Friday, 12 August 2016

On This Day- Fatal Plane Crash in Cashelard near Ballyshannon 12th August

The Donegal Corridor along the river Erne between Ballyshannon and Belleek
Planes regularly flew along this route in the Second World War

Ireland adopted a policy of neutrality in World War II (The Emergency) and this was to prove complicated in places like Ballyshannon, as Northern Ireland was in the war and we were not. The problem of neutrality was highlighted when a request came from Britain to allow allied planes fly over a portion of Donegal. Flying boats based  in Lough Erne, at St. Angelo and  Castle Archdale in Fermanagh, were used to protect  allied shipping convoys. The planes had to fly north via Derry and  this meant that their range of protection was limited, by the amount of fuel which the plane could carry. This was to pose serious diplomatic problems for the Irish government when the request for the  use of our air space was received in January 1941. Permission was granted for Allied planes to fly over an area from Inishmurray to Lough Melvin, including the area along the Erne from Belleek to Ballyshannon and Bundoran which became known as The Donegal Corridor. This was to be of  immense value to the British, American and Canadian planes and the sight of planes over Ballyshannon was a regular occurrence during the Emergency.

A fatal plane crash in the area took place on rugged moorland at Cashelard, when a British Shorts Sunderland Flying Boat crashed on Saturday 12th August, 1944.  It was engaged in a routine Atlantic patrol.This aircraft developed engine trouble on taking off from Lower Lough Erne, one engine failing completely after a short time. The plane had eight depth charges and 2,100 gallons of fuel on board. The depth charges were jettisoned a mile from the scene. These were later blown up by members of the Irish  military in conjunction with R.A.F. personnel. The aircraft had a crew of twelve all members of the Royal  Canadian Air Force, three of whom lost their lives.  The crew were:  Pilot, Flight Lieutenant E. C. Devine RCAF , Flying Officer R. T. Wilkinson RCAF, Flying Sgt. Forrest, Flying Officer Allen, Flying Officer Platsko, Pilot Officer Parker, Pilot Officer Locke,Sgt. Oderkirk, Sgt. Jeal, Sgt. Clarke,Sgt. Singer and Sgt. Colbourne. Devine, Wilkinson and Forrest died. The survivors and dead were cared for at the Sheil Hospital  and later transferred to Northern Ireland. The Cashelard Community Association and others had a plaque errected in memory of this plane crash. Amongst those who were present, on the day the plane crashed in 1944, was Bishop  Edward Daly who as a young boy had cycled to the scene of the crash from his home.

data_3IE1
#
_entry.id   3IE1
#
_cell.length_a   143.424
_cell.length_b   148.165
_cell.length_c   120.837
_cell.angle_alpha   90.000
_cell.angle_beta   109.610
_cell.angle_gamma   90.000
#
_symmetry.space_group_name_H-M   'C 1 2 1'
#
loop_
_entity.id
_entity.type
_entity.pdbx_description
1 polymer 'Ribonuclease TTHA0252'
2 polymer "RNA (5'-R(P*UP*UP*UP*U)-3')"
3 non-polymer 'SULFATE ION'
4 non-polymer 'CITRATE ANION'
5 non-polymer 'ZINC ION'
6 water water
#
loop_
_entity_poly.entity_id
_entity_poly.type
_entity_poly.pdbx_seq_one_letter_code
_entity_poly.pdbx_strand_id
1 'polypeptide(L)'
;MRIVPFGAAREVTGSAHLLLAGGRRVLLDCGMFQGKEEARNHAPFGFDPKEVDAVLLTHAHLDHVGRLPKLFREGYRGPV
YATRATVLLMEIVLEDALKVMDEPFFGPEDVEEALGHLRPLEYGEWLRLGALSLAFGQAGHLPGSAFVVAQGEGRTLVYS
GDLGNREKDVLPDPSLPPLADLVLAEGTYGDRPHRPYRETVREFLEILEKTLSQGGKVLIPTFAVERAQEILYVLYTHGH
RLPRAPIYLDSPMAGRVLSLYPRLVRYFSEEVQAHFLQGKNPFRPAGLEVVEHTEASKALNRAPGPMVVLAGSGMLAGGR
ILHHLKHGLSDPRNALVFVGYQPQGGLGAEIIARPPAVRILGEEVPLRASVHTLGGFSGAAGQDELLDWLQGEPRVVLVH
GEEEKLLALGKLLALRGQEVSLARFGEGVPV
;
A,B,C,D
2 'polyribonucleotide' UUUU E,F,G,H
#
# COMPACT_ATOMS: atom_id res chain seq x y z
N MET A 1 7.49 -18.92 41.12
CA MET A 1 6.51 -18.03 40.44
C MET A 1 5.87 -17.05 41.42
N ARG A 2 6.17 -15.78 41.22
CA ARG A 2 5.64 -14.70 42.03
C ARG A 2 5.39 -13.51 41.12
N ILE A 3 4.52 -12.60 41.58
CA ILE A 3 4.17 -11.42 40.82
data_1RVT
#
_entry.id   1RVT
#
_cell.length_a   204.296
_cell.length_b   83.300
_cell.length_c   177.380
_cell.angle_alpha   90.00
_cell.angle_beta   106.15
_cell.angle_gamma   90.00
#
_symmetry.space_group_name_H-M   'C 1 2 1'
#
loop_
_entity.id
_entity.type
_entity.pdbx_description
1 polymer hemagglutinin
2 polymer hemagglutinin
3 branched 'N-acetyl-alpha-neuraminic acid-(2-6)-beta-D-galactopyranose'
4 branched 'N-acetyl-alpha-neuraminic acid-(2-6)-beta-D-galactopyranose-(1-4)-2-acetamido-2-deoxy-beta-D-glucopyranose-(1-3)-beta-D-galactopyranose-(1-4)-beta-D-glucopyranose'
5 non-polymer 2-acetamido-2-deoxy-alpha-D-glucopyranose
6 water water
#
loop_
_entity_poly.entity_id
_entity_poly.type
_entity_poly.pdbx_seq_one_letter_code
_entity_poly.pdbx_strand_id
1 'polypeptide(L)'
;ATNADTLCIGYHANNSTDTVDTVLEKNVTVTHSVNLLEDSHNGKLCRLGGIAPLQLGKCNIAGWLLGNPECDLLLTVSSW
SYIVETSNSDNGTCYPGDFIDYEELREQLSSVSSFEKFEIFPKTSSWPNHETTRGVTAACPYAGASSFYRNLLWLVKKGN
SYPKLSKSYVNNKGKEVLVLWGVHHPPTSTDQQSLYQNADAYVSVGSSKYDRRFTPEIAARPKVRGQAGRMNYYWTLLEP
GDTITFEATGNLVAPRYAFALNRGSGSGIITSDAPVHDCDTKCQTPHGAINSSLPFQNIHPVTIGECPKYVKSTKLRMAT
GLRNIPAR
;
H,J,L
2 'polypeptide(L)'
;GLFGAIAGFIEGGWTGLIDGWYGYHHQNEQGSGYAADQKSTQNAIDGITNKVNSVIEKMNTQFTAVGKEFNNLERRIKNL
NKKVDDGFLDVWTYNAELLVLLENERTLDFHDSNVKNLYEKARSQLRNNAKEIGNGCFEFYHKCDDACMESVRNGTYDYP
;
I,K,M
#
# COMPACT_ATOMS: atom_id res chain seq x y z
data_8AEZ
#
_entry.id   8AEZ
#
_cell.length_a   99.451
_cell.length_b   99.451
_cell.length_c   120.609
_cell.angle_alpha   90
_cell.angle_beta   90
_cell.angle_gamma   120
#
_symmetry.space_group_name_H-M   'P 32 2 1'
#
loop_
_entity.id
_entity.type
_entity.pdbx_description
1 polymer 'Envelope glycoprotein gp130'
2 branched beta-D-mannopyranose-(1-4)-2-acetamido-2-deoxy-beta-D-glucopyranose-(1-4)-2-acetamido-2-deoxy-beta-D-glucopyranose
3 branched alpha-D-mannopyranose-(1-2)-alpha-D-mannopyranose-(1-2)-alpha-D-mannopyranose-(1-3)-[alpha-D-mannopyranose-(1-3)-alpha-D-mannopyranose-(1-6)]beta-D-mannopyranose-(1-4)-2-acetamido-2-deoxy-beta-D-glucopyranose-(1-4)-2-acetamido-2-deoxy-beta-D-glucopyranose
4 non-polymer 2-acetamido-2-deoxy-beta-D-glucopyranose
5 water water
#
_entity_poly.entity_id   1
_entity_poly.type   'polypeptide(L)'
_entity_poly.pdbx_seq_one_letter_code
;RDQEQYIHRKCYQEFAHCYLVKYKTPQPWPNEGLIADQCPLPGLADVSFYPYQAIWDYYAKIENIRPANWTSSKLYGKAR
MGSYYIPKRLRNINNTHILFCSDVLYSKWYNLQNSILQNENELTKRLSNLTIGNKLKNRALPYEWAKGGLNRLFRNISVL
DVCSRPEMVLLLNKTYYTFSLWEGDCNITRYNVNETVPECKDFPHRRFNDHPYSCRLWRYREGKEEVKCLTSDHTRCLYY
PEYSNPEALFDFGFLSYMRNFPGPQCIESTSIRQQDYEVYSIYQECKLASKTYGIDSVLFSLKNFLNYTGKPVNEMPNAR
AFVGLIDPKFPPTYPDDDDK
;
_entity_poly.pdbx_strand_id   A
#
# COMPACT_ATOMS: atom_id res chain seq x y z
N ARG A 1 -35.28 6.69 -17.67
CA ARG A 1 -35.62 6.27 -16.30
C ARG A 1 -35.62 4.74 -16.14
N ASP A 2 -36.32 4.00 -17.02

Amongst those who were present, on the day the plane crashed  between Cashelard and Corlea on 12th August 1944, was Edward Daly who as a young boy had cycled to the scene of the crash from his home near Belleek. Bishop Edward Daly was buried in Derry on 11th August 2016.

Memorials to the Donegal Corridor
Fatal plane crashes at Abbeylands Ballyshannon, Bundoran and Cashelard in 1944 are still fresh in peoples memories and in a sense, brought the war closer to the people of this area.  On Wednesday 18th April 2007 two plaques, in memory of those who lost their lives in the Donegal Corridor, were unveiled on Allingham Bridge in Ballyshannon and on Belleek Bridge.This cross-border ceremony reflected the close bond between people, in Fermanagh and Donegal, who witnessed and assisted with plane crashes in the Donegal Corridor. 
The plaque in Ballyshannon was unveiled by Sean Slevin (ex. L.D.F.) and Frank Garvin (ex. R.A.F.) unveiled the plaque at Belleek. Presentations were also exchanged between students at St. Davogs and The Controlled Primary School at Belleek and Coláiste Cholmcille, Ballyshannon.Speakers included: John Meehan, Chairman of Ballyshannon Town Council, John OKane, Chairman of Fermanagh District Council, Brian Pendry, Chairperson of Fermanagh Flying Boat Association, Breege Mc Cosker, Joe O Loughlin and Anthony Begley  (local historians). Religious services were conducted by Fr. Cathal O Fearraigh, Rev. Brian Russell, Canon Patrick Lonergan and Rev. Noel Regan. Music was provided by Ballyshannon Brass and Reed Band.  The event was organised by Fermanagh Flying Boat Association, Fermanagh District Council and Ballyshannon Town Council.The plaque on the bridge at Ballyshannon reads:

The Donegal Corridor

During the Emergency (1939-1945) Sunderland and Catalina Flying Boats from R.A.F. Castle Archdale were allowed to fly along the River Erne between Belleek and Ballyshannon.This was known as the Donegal Corridor and was a concession granted by the Irish Government who were neutral in World War II. Young airmen flew over the Donegal Corridor to protect shipping convoys in the mid-Atlantic. A number of planes crashed in this locality.This plaque is in memory of the airmen and sailors from America,New Zealand, Canada, Britain and Ireland 
who lost their lives in the Battle of the Atlantic.

Local History book available in Local Shops or for Postal Delivery

"Ballyshannon Genealogy and History" available tp purchase in The Novel Idea, Ballyshannon Museum, O'Neills, Clearys and Local Hands in Ballyshannon. Available also in Four Master's Bookshop in Donegal Town. For postal details contact

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